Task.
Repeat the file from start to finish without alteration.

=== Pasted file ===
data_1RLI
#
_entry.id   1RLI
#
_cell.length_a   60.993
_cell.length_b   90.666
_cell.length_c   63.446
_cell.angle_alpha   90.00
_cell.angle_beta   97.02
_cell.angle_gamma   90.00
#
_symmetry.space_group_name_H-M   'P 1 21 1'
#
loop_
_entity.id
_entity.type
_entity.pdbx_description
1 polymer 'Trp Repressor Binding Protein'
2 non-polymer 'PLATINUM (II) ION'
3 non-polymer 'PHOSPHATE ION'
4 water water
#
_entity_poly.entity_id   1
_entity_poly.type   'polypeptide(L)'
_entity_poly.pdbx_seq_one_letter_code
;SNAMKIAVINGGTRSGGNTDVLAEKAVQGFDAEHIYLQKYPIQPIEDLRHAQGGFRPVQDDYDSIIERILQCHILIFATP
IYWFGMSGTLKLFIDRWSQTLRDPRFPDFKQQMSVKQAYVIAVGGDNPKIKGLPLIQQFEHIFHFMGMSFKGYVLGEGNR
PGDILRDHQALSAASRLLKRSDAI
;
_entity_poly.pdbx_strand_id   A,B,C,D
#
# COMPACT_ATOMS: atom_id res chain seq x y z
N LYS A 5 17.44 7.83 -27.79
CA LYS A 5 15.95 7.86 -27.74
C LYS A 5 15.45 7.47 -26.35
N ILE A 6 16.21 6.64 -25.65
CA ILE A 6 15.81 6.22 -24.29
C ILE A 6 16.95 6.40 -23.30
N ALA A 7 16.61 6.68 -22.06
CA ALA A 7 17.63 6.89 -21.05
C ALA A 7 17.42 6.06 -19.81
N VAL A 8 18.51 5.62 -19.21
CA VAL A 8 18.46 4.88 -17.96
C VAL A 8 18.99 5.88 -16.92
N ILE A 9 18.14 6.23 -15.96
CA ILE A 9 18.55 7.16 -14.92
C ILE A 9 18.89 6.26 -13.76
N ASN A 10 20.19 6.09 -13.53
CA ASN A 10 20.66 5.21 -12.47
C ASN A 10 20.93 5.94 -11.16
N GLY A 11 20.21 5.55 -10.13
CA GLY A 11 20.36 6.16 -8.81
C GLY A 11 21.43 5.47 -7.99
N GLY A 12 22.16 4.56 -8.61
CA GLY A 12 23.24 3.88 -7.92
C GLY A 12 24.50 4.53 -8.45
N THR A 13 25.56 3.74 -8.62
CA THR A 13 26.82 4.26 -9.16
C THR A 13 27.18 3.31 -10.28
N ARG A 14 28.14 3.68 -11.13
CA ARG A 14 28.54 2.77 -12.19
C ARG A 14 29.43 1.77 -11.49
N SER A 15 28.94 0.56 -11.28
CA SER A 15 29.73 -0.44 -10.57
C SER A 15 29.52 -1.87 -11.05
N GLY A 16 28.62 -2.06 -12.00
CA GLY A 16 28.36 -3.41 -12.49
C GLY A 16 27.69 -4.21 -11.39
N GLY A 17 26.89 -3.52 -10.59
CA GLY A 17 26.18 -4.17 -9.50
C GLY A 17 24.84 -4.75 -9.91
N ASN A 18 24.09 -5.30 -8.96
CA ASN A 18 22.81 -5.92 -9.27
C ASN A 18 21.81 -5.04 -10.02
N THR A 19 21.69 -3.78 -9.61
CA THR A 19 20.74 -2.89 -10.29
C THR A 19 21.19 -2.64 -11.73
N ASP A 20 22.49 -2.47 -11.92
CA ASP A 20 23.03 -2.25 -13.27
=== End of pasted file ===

data_1RLI
#
_entry.id   1RLI
#
_cell.length_a   60.993
_cell.length_b   90.666
_cell.length_c   63.446
_cell.angle_alpha   90.00
_cell.angle_beta   97.02
_cell.angle_gamma   90.00
#
_symmetry.space_group_name_H-M   'P 1 21 1'
#
loop_
_entity.id
_entity.type
_entity.pdbx_description
1 polymer 'Trp Repressor Binding Protein'
2 non-polymer 'PLATINUM (II) ION'
3 non-polymer 'PHOSPHATE ION'
4 water water
#
_entity_poly.entity_id   1
_entity_poly.type   'polypeptide(L)'
_entity_poly.pdbx_seq_one_letter_code
;SNAMKIAVINGGTRSGGNTDVLAEKAVQGFDAEHIYLQKYPIQPIEDLRHAQGGFRPVQDDYDSIIERILQCHILIFATP
IYWFGMSGTLKLFIDRWSQTLRDPRFPDFKQQMSVKQAYVIAVGGDNPKIKGLPLIQQFEHIFHFMGMSFKGYVLGEGNR
PGDILRDHQALSAASRLLKRSDAI
;
_entity_poly.pdbx_strand_id   A,B,C,D
#
# COMPACT_ATOMS: atom_id res chain seq x y z
N LYS A 5 17.44 7.83 -27.79
CA LYS A 5 15.95 7.86 -27.74
C LYS A 5 15.45 7.47 -26.35
N ILE A 6 16.21 6.64 -25.65
CA ILE A 6 15.81 6.22 -24.29
C ILE A 6 16.95 6.40 -23.30
N ALA A 7 16.61 6.68 -22.06
CA ALA A 7 17.63 6.89 -21.05
C ALA A 7 17.42 6.06 -19.81
N VAL A 8 18.51 5.62 -19.21
CA VAL A 8 18.46 4.88 -17.96
C VAL A 8 18.99 5.88 -16.92
N ILE A 9 18.14 6.23 -15.96
CA ILE A 9 18.55 7.16 -14.92
C ILE A 9 18.89 6.26 -13.76
N ASN A 10 20.19 6.09 -13.53
CA ASN A 10 20.66 5.21 -12.47
C ASN A 10 20.93 5.94 -11.16
N GLY A 11 20.21 5.55 -10.13
CA GLY A 11 20.36 6.16 -8.81
C GLY A 11 21.43 5.47 -7.99
N GLY A 12 22.16 4.56 -8.61
CA GLY A 12 23.24 3.88 -7.92
C GLY A 12 24.50 4.53 -8.45
N THR A 13 25.56 3.74 -8.62
CA THR A 13 26.82 4.26 -9.16
C THR A 13 27.18 3.31 -10.28
N ARG A 14 28.14 3.68 -11.13
CA ARG A 14 28.54 2.77 -12.19
C ARG A 14 29.43 1.77 -11.49
N SER A 15 28.94 0.56 -11.28
CA SER A 15 29.73 -0.44 -10.57
C SER A 15 29.52 -1.87 -11.05
N GLY A 16 28.62 -2.06 -12.00
CA GLY A 16 28.36 -3.41 -12.49
C GLY A 16 27.69 -4.21 -11.39
N GLY A 17 26.89 -3.52 -10.59
CA GLY A 17 26.18 -4.17 -9.50
C GLY A 17 24.84 -4.75 -9.91
N ASN A 18 24.09 -5.30 -8.96
CA ASN A 18 22.81 -5.92 -9.27
C ASN A 18 21.81 -5.04 -10.02
N THR A 19 21.69 -3.78 -9.61
CA THR A 19 20.74 -2.89 -10.29
C THR A 19 21.19 -2.64 -11.73
N ASP A 20 22.49 -2.47 -11.92
CA ASP A 20 23.03 -2.25 -13.27